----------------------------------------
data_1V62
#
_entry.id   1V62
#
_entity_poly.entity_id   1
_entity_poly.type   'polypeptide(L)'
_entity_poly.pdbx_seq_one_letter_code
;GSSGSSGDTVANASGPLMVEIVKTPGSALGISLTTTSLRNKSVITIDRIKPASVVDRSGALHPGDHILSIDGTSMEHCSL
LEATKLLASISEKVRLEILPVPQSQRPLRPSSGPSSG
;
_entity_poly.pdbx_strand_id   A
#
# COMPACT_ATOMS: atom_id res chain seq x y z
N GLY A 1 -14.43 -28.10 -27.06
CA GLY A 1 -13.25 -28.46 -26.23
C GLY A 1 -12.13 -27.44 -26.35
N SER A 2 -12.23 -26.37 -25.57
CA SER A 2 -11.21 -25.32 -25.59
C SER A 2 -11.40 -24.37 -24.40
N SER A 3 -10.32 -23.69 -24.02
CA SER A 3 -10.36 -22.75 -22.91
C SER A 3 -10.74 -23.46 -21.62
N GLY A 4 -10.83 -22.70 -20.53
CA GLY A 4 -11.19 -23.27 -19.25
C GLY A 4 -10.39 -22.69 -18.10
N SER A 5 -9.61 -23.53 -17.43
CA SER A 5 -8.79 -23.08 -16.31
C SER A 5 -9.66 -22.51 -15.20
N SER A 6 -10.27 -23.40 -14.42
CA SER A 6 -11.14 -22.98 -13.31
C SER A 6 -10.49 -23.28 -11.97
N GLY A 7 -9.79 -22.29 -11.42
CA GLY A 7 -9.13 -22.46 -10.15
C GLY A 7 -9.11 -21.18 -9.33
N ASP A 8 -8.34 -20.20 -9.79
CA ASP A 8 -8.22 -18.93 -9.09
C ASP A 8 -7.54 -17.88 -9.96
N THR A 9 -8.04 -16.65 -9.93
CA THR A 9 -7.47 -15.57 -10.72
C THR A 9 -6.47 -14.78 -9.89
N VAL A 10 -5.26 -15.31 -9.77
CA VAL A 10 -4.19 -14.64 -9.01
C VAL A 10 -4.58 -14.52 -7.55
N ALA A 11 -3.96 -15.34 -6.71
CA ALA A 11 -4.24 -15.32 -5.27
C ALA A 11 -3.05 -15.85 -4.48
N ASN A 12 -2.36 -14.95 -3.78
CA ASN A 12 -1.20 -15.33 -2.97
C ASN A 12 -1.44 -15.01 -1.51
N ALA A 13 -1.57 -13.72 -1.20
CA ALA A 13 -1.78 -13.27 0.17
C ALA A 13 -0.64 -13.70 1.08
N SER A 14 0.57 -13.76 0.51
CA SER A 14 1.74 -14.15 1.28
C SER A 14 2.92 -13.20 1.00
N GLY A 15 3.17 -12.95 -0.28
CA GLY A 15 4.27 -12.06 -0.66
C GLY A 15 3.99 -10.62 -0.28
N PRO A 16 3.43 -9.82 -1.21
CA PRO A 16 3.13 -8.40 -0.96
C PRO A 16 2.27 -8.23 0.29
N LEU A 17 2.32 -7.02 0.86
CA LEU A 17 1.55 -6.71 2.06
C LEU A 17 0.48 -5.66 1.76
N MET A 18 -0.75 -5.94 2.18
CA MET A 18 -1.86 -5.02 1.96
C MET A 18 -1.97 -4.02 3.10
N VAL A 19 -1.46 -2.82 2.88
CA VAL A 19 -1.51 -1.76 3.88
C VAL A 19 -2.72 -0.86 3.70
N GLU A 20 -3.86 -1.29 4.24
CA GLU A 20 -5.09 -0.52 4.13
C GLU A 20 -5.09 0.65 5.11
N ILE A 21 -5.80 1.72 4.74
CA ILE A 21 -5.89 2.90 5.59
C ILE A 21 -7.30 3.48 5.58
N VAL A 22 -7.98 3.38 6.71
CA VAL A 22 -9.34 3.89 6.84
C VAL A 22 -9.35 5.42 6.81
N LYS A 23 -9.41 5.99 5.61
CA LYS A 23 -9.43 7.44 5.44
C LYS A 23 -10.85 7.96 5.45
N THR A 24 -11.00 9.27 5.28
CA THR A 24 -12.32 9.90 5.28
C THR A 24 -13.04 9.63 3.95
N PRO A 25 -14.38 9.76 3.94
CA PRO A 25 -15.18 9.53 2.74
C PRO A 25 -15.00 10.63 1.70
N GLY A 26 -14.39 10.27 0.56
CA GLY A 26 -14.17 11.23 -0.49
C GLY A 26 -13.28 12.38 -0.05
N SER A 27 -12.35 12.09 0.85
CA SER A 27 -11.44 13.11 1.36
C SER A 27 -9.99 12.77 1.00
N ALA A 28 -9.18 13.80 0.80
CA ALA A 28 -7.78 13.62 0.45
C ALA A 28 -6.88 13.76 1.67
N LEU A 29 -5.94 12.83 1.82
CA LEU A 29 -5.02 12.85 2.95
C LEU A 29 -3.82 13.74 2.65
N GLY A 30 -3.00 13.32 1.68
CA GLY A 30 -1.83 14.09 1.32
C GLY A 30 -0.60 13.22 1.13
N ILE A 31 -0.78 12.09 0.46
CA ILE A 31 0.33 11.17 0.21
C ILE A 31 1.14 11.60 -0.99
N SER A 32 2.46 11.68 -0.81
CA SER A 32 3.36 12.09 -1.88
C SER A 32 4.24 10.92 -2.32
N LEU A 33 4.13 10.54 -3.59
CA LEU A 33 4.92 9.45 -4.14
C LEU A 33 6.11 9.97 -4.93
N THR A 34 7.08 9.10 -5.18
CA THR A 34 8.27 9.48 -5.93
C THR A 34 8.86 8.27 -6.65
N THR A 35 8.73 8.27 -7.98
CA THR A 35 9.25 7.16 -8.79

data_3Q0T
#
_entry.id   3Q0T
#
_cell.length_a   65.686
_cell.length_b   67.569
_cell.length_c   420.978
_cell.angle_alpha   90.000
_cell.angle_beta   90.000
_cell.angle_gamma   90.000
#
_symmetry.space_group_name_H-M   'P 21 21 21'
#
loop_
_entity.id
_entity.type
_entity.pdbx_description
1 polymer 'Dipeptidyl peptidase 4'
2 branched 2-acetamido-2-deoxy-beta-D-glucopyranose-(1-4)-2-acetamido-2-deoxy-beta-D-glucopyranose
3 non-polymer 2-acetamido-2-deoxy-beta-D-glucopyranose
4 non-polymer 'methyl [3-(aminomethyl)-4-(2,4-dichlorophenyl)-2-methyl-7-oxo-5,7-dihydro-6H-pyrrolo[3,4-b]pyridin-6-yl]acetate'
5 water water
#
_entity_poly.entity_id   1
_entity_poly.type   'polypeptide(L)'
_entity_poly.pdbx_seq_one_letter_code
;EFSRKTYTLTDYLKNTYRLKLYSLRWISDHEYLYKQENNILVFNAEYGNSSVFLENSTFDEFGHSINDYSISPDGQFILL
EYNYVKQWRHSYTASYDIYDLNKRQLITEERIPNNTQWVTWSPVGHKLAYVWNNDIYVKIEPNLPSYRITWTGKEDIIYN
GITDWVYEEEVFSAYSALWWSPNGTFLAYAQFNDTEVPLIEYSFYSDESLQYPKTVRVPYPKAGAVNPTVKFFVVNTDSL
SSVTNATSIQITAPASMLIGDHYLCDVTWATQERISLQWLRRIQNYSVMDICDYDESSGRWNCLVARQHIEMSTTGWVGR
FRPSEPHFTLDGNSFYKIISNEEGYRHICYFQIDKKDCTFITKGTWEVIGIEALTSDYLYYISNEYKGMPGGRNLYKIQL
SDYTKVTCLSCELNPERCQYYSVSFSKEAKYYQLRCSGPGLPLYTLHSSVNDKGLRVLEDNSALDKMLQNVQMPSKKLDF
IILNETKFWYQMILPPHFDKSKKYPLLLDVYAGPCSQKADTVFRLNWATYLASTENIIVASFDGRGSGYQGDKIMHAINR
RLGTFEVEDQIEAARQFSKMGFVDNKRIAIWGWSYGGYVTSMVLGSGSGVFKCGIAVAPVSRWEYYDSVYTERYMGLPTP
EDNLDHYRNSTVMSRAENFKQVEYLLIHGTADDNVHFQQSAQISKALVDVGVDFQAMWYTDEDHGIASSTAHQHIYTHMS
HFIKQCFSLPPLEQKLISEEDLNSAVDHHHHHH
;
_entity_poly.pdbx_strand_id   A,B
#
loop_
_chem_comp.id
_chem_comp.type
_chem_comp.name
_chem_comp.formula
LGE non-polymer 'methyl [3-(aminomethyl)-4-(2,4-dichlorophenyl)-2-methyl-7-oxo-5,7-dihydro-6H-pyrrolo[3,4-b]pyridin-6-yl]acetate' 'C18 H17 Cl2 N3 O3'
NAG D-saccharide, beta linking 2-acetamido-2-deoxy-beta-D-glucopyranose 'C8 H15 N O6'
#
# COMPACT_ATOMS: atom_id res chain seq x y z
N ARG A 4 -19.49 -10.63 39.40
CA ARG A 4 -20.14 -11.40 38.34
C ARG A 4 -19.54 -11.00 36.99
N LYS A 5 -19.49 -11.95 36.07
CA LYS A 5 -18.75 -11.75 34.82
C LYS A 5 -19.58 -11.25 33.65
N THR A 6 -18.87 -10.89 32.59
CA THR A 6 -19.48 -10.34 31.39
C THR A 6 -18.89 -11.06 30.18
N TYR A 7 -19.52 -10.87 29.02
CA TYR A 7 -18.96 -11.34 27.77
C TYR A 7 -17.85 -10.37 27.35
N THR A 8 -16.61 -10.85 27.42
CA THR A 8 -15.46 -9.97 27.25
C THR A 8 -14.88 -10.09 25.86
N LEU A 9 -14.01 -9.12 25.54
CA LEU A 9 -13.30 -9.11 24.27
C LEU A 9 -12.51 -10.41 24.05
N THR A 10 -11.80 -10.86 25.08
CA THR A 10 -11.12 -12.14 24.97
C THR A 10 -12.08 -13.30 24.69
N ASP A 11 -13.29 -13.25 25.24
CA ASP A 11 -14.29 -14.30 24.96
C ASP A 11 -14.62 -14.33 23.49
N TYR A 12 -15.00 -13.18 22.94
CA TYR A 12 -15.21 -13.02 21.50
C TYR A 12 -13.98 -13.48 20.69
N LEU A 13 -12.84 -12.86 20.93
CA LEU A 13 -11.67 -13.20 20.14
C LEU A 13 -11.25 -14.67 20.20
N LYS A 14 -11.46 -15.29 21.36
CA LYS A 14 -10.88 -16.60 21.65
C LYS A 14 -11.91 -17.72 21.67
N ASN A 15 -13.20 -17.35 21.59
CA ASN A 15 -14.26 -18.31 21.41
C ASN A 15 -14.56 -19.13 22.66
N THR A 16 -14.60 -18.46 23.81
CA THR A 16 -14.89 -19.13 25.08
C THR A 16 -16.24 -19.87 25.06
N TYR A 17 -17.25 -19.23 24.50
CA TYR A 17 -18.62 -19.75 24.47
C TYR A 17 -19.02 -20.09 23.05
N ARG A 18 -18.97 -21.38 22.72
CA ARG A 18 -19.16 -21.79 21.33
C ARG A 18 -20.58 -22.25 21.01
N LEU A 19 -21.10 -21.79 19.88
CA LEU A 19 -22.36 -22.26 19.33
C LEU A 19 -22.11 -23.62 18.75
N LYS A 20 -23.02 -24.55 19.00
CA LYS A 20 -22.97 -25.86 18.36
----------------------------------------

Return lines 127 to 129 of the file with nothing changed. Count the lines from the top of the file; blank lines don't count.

_cell.angle_gamma   90.000
#
_symmetry.space_group_name_H-M   'P 21 21 21'